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Can J Public Health. 2004 May-Jun;95(3):179-83.

The relation of body mass index to depressive symptoms.

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  • 1School of Nutrition and Dietetics, Acadia University, Wolfville, NS B4P 2R6. elizabeth.johnston@acadiau.ca



Data from the 1995 Nova Scotia Health Survey were analyzed to determine the relation between body mass index (BMI) and the risk of depression as measured by the Center for Epidemiological Studies Depression Scale (CES-D).


Clinical measures for height and weight and CES-D scores were available for 2,482 subjects from an initial sample of 5,578 Nova Scotians stratified probabilistically to be representative of age, gender and area of residence. BMIs were categorized according to the international standards (BMI 18.5-24.9 acceptable weight; 25-29.9 overweight; > or = 30 obese).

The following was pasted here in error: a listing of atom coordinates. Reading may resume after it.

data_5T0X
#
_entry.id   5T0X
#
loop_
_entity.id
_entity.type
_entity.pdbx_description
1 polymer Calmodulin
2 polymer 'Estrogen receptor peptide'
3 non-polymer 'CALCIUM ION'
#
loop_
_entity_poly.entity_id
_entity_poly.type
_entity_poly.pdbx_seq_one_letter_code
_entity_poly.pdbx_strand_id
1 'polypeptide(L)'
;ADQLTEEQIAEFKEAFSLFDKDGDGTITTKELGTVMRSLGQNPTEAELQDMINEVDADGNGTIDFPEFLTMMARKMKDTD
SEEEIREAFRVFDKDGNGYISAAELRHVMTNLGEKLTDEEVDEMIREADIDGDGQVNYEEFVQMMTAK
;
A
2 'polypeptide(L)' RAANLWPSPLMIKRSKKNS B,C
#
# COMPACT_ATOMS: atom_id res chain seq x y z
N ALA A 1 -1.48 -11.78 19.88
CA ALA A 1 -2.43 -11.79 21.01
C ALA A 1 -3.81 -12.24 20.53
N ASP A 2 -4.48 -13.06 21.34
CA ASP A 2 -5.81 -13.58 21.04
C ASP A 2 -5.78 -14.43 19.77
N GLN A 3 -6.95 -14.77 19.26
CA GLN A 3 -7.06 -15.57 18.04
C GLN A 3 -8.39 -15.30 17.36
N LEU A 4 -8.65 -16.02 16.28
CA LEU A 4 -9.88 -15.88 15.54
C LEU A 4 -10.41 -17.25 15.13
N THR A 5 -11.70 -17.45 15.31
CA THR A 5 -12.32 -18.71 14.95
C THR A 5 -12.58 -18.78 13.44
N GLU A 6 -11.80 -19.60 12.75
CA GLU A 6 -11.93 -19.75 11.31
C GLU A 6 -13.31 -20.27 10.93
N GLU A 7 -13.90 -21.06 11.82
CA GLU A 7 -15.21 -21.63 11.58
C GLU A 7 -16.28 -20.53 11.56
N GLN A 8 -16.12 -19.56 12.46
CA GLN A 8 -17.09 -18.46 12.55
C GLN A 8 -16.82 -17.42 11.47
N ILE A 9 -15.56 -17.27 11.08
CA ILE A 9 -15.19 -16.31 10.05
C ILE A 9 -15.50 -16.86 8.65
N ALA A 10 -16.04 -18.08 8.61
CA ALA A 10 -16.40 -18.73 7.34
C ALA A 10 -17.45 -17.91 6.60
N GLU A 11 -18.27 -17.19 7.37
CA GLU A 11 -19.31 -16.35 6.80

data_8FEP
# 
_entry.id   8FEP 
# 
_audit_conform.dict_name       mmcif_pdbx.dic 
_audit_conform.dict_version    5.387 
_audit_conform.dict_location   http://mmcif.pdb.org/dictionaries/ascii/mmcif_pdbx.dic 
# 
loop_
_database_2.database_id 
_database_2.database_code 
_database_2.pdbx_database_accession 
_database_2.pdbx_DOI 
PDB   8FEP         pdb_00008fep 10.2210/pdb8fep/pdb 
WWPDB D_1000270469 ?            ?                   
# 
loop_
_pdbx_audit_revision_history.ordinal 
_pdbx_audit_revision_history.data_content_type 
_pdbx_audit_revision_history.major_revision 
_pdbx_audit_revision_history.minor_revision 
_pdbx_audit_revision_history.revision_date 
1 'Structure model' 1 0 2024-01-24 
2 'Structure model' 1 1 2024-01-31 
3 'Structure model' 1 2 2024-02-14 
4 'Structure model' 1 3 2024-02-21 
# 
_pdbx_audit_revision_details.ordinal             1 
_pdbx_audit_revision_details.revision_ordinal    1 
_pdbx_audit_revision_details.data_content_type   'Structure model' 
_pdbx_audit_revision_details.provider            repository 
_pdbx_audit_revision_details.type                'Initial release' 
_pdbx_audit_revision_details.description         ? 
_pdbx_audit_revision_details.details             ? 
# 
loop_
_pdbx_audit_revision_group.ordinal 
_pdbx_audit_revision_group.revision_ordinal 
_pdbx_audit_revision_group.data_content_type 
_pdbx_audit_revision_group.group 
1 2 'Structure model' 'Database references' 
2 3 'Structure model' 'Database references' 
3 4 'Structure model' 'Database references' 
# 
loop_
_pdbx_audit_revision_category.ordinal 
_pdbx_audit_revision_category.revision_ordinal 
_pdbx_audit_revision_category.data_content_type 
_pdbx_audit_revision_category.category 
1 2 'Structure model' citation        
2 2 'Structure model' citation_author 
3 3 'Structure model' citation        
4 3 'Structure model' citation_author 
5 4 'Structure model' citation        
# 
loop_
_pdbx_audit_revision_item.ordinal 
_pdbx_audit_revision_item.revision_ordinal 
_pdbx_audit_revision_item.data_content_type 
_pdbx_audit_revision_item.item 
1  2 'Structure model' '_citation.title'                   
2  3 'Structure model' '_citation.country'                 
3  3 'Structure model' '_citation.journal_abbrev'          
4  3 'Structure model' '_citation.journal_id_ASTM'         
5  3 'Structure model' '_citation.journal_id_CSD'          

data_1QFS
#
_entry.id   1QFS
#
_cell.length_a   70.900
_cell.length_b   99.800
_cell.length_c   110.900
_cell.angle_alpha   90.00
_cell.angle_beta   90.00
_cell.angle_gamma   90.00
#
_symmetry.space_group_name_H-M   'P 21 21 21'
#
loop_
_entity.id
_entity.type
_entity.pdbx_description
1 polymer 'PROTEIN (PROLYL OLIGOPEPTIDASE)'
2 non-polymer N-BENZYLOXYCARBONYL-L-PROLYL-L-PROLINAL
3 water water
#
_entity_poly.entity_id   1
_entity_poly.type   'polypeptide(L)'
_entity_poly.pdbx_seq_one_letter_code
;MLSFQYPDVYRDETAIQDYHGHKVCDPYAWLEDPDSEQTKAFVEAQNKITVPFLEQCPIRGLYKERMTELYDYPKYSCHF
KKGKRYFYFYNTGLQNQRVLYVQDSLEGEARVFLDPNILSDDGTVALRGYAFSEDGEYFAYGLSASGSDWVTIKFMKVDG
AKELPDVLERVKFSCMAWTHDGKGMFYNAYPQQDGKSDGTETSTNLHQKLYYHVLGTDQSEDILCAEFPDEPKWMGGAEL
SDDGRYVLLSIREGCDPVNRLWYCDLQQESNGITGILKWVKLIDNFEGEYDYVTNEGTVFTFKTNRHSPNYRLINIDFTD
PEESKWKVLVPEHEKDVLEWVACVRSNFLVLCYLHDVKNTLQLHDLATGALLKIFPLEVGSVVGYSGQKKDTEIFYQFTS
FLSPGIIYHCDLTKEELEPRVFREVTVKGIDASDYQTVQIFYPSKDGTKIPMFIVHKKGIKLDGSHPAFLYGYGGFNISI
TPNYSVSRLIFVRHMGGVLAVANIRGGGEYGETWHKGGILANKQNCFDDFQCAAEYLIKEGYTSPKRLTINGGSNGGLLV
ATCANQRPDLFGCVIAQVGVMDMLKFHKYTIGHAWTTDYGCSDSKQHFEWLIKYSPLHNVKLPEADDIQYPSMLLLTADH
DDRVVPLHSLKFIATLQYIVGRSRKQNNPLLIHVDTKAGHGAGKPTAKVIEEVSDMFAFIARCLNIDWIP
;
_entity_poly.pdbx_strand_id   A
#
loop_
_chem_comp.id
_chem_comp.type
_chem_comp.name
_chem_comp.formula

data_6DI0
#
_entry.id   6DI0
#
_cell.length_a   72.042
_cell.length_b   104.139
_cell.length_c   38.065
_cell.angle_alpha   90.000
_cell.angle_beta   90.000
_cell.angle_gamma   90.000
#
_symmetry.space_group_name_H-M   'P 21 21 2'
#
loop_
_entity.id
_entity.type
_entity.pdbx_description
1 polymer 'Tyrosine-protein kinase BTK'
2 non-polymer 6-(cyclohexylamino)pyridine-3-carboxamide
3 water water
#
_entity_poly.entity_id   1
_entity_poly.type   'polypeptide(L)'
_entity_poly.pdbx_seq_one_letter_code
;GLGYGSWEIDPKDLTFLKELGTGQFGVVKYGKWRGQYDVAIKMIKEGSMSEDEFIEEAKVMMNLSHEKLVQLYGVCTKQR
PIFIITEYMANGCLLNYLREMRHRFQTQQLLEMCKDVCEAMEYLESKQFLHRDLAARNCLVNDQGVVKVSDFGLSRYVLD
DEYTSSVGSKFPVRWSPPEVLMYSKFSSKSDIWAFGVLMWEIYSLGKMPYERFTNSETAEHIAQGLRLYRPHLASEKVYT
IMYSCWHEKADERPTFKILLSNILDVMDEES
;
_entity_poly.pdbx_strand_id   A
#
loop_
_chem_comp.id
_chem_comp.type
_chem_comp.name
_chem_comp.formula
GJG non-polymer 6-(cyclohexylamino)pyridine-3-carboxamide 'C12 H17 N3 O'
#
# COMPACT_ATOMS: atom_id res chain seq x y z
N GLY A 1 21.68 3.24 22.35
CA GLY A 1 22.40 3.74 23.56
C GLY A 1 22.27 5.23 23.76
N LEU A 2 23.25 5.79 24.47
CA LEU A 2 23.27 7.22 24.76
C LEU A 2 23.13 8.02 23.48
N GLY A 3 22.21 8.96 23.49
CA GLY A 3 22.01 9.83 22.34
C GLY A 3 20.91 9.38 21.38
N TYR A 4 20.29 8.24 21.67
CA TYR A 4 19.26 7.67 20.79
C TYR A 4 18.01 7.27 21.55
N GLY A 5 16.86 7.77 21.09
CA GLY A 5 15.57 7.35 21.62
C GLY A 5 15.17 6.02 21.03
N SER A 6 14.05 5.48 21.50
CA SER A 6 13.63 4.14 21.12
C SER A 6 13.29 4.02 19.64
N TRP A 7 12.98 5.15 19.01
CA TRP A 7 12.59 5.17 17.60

More men than women were classified as overweight (43.2% vs. 28.3%) but slightly more women than men were obese (25.6% vs. 23.4%). Based on the summary score of the CES-D, 14.2% were categorized as at risk for depression (> or = 16). Logistic regression indicated that lower education (p < 0.001) and income (p < 0.001), and BMI category (p < 0.05) were all significantly related to an increased risk of depression. The odds ratio for the association between obesity and depression, after controlling for education and income, was 1.41 [95% CI = 1.07-1.86].


More studies are needed to ascertain the mechanism by which obesity and depression could be related and the significance of this relation for the prevention and treatment of both obesity and depression. Given the effects of depression, we suggest that health professionals should assess their obese patients for risk of depression before embarking on a weight management protocol.

[PubMed - indexed for MEDLINE]
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